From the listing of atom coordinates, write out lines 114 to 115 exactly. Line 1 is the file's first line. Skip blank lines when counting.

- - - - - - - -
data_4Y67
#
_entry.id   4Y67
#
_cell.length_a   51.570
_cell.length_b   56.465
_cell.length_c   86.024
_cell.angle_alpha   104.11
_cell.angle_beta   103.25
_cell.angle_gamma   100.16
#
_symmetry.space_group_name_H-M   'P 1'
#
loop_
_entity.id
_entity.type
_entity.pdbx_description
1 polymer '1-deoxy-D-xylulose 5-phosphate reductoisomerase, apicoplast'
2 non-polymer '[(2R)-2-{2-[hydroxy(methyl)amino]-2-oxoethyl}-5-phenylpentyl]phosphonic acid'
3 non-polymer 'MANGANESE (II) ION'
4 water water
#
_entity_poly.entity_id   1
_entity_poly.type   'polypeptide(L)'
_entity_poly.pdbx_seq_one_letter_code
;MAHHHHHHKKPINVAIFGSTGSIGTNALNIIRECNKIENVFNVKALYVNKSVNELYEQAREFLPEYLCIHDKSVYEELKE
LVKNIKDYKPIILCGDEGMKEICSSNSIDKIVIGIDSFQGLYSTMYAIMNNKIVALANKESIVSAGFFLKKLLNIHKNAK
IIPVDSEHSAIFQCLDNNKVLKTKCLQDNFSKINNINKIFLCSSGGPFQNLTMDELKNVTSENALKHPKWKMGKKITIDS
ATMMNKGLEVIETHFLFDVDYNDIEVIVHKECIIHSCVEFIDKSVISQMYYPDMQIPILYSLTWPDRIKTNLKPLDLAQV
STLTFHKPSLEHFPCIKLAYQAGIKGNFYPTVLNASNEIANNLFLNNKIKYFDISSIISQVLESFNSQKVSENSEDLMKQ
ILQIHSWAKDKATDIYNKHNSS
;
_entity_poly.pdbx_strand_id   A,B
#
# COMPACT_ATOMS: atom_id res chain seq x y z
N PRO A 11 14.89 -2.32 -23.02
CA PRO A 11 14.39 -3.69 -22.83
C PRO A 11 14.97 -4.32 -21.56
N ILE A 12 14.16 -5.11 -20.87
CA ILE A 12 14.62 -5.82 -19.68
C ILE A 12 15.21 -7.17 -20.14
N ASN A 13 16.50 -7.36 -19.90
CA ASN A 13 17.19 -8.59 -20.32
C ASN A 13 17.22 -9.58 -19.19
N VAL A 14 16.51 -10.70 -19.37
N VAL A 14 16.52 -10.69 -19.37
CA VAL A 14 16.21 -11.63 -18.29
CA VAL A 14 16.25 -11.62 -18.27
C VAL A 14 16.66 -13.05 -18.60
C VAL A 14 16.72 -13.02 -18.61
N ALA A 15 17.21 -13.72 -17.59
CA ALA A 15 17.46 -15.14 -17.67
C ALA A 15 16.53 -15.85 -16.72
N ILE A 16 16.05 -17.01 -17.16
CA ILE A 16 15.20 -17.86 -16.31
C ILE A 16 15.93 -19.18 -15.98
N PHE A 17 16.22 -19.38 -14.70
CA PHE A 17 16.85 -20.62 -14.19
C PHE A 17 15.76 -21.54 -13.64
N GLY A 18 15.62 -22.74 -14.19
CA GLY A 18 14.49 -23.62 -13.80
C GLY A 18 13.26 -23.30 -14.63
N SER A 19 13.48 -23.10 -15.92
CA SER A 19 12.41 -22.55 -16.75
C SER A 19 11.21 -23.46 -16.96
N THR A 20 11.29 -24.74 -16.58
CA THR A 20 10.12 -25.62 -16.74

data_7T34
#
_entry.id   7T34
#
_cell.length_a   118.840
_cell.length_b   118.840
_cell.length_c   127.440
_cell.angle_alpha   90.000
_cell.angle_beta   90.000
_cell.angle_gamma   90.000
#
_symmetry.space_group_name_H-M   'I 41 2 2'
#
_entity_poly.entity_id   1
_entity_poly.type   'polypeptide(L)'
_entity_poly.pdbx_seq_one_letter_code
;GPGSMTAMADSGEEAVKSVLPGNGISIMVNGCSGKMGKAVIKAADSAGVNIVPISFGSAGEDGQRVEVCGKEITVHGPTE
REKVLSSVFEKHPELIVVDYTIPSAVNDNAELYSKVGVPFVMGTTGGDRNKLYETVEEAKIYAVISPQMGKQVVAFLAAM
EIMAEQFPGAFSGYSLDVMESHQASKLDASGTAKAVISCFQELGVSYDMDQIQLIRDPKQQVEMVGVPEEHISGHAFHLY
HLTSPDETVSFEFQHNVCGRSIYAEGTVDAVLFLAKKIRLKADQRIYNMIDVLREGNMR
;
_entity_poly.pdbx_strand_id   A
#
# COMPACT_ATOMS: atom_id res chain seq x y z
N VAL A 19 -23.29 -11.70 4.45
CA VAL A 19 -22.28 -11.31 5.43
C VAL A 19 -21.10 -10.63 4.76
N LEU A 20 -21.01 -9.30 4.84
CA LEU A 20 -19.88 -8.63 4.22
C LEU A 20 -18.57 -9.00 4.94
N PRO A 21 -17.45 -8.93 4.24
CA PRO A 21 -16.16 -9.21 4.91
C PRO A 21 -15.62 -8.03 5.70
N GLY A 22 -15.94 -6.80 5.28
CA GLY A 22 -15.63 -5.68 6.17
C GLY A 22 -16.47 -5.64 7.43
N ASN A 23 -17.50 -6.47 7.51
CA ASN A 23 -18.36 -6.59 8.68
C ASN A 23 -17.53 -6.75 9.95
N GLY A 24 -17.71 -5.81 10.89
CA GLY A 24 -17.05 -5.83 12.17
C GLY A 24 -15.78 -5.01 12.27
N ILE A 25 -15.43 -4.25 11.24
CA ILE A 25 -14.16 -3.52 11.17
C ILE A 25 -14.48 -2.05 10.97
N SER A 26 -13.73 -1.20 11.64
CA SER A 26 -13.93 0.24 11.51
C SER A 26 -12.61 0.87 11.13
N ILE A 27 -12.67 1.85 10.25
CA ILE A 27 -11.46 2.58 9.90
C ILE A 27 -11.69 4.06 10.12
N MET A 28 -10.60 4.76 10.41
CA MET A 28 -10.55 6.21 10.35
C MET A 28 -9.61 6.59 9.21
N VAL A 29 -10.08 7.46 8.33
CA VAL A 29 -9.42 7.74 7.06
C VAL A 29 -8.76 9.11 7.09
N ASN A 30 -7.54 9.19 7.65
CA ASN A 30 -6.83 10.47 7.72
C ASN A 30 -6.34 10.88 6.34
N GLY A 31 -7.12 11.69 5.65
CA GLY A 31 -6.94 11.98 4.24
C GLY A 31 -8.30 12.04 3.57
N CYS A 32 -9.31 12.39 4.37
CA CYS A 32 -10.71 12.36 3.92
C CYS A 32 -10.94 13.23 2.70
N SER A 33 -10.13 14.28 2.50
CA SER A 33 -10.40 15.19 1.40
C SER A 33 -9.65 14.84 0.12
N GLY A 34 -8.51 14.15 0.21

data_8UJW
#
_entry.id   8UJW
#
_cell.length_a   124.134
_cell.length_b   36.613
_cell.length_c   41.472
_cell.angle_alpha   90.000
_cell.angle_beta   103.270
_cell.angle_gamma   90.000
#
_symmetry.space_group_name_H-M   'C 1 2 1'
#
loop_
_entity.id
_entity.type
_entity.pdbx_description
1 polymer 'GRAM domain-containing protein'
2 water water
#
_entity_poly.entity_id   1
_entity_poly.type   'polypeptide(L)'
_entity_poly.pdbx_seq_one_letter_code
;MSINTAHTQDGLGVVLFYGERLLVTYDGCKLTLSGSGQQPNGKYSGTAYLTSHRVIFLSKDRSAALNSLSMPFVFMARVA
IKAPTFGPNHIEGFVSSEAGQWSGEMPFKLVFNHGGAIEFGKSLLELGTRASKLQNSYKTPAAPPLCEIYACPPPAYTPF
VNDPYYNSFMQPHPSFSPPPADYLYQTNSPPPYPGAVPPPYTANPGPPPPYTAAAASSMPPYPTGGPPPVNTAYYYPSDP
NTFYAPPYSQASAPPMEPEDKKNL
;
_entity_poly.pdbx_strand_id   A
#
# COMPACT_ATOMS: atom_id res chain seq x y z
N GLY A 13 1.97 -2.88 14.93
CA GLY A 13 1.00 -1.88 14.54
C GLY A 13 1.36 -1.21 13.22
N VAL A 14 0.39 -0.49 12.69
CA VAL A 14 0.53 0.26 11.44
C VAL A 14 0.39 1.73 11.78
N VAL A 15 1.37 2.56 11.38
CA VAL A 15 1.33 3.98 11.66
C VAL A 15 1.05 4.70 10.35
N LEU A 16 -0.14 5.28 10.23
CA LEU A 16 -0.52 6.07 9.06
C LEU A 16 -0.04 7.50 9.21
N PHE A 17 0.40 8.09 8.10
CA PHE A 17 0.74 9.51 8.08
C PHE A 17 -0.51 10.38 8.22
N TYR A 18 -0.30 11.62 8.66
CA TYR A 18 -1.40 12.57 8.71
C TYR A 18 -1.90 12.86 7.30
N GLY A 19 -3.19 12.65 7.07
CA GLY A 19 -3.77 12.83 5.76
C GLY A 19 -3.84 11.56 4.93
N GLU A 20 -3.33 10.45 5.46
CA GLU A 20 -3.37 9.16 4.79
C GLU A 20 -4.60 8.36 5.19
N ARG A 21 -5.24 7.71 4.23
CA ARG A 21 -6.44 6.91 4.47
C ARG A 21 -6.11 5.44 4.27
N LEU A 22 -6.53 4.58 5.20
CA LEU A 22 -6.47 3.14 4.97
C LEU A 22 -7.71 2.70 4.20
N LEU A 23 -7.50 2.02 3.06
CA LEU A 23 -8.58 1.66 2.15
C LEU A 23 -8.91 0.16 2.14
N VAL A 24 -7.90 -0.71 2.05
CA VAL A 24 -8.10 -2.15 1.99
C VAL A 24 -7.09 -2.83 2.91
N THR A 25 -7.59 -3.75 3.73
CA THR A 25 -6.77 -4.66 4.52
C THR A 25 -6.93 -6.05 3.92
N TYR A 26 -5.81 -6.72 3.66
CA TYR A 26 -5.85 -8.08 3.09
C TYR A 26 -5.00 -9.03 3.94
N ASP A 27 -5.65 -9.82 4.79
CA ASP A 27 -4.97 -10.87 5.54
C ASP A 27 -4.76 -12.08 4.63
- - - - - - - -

CA SER A 26 -13.93 0.24 11.51
C SER A 26 -12.61 0.87 11.13